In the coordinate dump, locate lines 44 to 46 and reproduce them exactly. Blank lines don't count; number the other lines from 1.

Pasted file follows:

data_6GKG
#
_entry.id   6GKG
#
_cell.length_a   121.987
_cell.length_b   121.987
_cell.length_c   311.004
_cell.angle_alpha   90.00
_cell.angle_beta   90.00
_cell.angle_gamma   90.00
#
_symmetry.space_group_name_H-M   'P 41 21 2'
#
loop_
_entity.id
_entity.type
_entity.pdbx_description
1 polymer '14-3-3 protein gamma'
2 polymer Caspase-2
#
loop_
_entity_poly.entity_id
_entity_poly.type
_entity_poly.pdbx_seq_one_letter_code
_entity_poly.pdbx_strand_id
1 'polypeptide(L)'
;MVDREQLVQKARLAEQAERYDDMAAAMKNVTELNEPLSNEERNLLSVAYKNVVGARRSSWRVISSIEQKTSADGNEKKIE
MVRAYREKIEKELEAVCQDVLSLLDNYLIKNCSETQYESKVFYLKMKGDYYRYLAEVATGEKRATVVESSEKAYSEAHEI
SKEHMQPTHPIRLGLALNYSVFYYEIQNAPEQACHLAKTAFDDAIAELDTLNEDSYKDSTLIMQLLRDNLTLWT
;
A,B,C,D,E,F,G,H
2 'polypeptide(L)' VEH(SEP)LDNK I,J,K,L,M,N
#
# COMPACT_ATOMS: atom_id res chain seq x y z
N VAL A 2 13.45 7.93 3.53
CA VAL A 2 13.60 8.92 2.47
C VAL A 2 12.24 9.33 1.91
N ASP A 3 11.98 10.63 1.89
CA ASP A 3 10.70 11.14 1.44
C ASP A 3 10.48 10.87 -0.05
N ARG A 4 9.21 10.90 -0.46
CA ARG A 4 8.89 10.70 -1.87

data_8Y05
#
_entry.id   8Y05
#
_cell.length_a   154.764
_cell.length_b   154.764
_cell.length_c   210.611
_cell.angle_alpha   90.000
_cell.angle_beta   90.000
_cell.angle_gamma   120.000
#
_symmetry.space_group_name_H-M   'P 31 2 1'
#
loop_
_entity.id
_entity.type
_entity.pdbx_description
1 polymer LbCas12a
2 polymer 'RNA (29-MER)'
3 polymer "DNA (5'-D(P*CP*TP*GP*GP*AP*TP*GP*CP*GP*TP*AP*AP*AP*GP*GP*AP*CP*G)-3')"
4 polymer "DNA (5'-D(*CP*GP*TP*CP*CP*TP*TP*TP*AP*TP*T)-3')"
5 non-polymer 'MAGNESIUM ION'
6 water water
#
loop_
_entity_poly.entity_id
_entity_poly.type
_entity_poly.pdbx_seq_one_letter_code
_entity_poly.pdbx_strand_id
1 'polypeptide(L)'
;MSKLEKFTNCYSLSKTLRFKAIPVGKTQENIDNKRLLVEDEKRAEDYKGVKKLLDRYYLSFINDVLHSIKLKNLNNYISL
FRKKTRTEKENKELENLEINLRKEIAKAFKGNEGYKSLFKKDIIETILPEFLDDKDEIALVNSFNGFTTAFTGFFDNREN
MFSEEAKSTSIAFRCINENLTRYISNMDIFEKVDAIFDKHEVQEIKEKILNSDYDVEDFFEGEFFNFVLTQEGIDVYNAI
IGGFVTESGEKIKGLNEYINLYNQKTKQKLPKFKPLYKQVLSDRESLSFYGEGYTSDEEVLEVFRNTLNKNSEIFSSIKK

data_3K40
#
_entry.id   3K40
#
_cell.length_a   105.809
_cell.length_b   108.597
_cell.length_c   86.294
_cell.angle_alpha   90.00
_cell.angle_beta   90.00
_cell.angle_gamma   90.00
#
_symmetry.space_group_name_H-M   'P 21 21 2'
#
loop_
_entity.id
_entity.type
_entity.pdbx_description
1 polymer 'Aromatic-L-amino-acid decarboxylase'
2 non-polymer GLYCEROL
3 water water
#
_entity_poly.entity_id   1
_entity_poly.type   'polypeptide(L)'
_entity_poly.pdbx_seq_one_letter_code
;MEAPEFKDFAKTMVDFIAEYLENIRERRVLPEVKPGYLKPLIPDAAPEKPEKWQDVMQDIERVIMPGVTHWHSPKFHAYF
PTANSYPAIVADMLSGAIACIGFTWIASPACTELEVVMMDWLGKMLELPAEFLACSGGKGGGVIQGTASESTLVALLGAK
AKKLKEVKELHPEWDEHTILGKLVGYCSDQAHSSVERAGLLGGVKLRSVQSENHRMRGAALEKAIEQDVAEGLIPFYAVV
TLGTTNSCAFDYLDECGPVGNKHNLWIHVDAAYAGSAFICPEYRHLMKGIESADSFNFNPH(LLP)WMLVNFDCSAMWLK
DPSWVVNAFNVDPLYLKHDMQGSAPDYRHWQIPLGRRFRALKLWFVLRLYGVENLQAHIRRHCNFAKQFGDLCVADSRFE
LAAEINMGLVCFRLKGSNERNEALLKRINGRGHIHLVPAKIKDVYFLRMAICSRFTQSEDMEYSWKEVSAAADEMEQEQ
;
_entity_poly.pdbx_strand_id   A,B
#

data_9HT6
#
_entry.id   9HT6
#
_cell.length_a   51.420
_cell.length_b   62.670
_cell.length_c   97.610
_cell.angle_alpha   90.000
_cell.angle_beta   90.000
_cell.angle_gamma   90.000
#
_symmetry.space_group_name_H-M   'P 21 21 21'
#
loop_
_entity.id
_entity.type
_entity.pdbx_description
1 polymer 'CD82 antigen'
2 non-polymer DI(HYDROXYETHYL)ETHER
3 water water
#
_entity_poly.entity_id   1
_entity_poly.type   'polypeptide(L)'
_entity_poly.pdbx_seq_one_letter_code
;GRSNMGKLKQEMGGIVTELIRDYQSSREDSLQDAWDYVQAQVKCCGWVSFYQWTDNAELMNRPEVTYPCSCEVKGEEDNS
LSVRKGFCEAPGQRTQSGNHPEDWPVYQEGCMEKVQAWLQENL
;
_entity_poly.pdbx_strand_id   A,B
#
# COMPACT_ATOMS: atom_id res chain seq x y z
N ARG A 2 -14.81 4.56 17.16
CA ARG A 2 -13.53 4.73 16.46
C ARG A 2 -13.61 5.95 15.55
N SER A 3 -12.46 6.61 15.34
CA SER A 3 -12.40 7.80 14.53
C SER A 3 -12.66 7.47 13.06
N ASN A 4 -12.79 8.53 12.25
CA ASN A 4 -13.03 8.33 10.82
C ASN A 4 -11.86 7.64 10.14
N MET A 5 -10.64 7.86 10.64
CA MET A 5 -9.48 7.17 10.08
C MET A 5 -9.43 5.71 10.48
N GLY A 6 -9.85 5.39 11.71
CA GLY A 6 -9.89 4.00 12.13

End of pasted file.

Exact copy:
#
_entry.id   8Y05
#